Community Transit implementing free fares, new boarding procedures after four drivers test positive for COVID-19

Community Transit announced Thursday that four bus drivers have tested positive for the COVID-19 virus, and as a result the transit agency will be implementing new procedures for bus riders starting Friday, March 20.

According to a statement from Community Transit CEO Emmett Thursday afternoon, all Community Transit buses will be fare free starting at 5 a.m. Friday, March 20. In addition, all riders will board and exit through the rear doors only. The front door will remain accessible for ADA customers only. The front 10 feet of all buses will be available for bus drivers and ADA customers only.

“These changes will help ensure that our drivers remain safe and healthy and better able to practice social distancing as advised by our public health professionals,” Heath said.

Heath said that the four drivers notified the agency of their health status on separate days and, based on schedules worked, it does not appear that the cases are directly related.

The Snohomish Health District has assigned a disease investigator “and is looking at any potential close contact they may have had, which the health district defines as spending 10 or more minutes within 6 feet of an individual,” Heath said. “In the event public health determines anyone was in close contact with these individuals, we will support them in the notification process.” Public health officials have said that given the high number of cases in our region, the drivers’ infections “may or may not be connected to our work environment,” he added.

Each of the employees self-quarantined for several days before notifying Community Transit, following the recommendations of staying home at the first sign of symptoms. Because of this, it has been between five and 13 days since each individual has been at work, Heath said. The transit agency is in communication with all drivers and is “supporting them with whatever assistance they need at this time,” he added.

“I want to reiterate with you that, throughout the growth of this pandemic, our number one focus has been on employee and customer health and safety,” Heath wrote. “We have followed closely the guidance from the Snohomish Health District and the Centers for Disease Control and Prevention to address limiting the spread of COVID-19.”

Among the other steps Community Transit has taken:

  • Providing hand sanitizer kits for coach operators who do not have access to handwashing facilities;
  • Nightly disinfecting of buses and nightly cleaning of frequently used and high-touch areas of operations bases;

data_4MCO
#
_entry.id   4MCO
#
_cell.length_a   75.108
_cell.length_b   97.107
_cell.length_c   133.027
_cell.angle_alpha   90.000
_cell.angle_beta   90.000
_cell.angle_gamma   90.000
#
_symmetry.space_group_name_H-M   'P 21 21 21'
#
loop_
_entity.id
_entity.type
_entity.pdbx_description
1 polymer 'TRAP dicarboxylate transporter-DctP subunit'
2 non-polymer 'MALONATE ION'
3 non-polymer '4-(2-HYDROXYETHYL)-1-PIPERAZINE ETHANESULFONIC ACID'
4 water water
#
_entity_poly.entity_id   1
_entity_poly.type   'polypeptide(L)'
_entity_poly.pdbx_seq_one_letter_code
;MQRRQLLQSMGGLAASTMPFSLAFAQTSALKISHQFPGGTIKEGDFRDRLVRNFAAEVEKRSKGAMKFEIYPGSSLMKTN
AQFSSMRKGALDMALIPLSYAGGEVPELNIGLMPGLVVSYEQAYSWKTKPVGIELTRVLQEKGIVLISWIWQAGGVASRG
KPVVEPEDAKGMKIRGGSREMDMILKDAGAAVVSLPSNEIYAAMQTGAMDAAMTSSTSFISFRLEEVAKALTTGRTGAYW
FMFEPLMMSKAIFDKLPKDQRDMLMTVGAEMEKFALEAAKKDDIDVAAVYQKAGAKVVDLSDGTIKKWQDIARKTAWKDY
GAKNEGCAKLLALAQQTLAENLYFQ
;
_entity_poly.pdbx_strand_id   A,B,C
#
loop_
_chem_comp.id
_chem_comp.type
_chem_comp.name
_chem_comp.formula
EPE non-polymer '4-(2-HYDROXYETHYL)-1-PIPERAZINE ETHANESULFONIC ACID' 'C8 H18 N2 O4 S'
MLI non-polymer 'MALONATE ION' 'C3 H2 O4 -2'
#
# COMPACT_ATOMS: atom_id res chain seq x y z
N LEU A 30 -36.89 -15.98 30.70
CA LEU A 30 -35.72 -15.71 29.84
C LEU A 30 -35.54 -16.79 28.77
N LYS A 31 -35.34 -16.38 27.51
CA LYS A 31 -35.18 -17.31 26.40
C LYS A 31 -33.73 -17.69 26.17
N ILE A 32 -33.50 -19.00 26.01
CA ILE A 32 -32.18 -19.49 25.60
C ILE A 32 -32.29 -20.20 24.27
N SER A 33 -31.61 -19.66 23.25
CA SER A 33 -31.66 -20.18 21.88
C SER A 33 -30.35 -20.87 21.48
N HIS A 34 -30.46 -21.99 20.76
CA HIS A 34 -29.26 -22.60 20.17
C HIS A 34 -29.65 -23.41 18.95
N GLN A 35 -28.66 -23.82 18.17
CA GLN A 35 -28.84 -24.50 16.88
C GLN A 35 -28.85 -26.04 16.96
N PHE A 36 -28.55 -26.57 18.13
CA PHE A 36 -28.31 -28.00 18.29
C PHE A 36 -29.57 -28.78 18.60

• Moving the majority of administrative employees to telecommuting;
  • Increased policies and guidelines around social distancing at facilities and bases, including closure of bases to visitors;
  • Began health screenings for all operations employees when reporting to work;
  • Transitioned to boarding and exiting on back doors on Swift routes, a process the agency is now implementing across the entire fleet, to allow for more social distancing between riders and coach operators;
  • Ongoing communication to employees and customers on health district and CDC guidelines.

Heath said that the Snohomish Health District has advised Community Transit against shutting down operations, but to continue with its disinfecting programs, promotion of good hygiene practices, social distancing, and any other recommendations the agency receives in the days and weeks ahead.

“Our agency is in a unique position,” Heath said. “We are committed to keeping our employees and riders safe. We also recognize the critical nature of our business. Our communities, including health care workers, continue to rely on the services we provide.”

 

 

One Reply to “Community Transit implementing free fares, new boarding procedures after four drivers test positive for COVID-19”

  1. Drivers should be given medical masks to wear during their shifts to lessen contagion. Our government needs to encourage mask use by the general public in places like buses, where social distancing is often not possible. Asian countries do this and have been successful in limiting spread of the virus

    Ignored

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